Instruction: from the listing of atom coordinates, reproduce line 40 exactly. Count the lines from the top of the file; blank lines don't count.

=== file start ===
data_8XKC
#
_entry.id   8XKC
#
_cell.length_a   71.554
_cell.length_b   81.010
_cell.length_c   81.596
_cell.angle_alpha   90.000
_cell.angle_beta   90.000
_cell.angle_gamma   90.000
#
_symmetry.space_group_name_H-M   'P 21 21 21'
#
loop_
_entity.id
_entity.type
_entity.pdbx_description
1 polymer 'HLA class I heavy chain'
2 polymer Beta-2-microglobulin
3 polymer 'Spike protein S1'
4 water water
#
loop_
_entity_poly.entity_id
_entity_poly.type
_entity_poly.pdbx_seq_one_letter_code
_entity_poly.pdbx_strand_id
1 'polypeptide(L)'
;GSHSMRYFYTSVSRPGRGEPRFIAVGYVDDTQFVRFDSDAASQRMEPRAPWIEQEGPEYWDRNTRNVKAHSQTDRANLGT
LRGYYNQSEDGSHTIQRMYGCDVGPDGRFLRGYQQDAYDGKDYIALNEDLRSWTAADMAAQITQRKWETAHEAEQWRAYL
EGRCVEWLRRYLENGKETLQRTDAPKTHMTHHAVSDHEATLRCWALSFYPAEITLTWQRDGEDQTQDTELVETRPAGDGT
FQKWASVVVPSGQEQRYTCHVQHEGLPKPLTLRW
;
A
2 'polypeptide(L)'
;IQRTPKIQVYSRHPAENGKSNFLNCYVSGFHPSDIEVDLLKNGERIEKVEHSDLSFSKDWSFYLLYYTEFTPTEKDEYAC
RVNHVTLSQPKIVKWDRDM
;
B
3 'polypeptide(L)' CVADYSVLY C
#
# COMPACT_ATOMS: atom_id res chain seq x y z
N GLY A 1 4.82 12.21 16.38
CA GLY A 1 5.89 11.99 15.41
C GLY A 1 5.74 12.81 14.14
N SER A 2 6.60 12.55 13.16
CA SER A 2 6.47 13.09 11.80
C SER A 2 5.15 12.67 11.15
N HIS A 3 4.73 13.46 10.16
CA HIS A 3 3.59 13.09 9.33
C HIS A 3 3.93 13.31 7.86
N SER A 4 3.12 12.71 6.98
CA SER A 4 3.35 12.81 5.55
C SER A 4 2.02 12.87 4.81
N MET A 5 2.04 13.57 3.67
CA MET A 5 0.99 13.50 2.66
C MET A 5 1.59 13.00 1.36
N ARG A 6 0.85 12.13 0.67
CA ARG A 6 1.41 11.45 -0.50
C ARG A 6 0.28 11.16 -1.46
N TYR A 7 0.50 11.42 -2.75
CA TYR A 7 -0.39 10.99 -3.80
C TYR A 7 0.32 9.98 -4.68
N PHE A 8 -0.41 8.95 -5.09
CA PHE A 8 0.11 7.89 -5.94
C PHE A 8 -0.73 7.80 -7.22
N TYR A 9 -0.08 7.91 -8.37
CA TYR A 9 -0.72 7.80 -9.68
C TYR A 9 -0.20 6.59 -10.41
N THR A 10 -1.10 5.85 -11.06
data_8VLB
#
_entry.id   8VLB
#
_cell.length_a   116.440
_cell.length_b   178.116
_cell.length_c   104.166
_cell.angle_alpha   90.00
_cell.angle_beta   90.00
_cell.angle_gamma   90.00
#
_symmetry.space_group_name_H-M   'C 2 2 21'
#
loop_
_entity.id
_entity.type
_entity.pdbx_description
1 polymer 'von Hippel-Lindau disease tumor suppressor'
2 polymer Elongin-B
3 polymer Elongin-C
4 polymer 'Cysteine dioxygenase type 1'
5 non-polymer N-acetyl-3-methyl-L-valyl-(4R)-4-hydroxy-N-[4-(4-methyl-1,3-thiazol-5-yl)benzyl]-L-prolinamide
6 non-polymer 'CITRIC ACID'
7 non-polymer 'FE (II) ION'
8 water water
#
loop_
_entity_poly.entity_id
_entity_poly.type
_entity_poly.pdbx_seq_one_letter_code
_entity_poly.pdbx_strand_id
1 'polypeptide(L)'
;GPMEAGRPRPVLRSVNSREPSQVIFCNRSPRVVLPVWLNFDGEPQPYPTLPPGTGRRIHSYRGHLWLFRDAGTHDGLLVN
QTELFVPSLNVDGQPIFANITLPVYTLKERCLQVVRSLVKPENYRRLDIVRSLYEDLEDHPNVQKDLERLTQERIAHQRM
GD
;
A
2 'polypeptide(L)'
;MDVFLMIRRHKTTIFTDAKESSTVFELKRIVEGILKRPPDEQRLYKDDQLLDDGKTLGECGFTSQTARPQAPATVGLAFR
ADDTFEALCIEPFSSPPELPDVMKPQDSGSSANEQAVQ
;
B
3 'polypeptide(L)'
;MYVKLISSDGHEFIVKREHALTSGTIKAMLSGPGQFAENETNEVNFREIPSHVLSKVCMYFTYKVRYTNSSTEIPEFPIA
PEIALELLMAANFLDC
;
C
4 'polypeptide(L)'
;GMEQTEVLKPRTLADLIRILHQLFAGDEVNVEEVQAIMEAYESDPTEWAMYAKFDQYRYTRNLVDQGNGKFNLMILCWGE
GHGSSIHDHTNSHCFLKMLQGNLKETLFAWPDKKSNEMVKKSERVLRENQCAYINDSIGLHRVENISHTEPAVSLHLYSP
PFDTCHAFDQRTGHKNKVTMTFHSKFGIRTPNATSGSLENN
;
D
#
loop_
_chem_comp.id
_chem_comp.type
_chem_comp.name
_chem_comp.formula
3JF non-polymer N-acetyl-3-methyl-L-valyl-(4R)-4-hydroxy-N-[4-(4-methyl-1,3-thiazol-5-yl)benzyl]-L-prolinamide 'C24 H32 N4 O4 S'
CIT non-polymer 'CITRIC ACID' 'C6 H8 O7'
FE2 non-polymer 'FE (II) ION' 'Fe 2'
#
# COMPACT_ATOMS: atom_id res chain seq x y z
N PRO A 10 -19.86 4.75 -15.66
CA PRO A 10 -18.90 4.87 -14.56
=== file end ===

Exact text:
3 'polypeptide(L)' CVADYSVLY C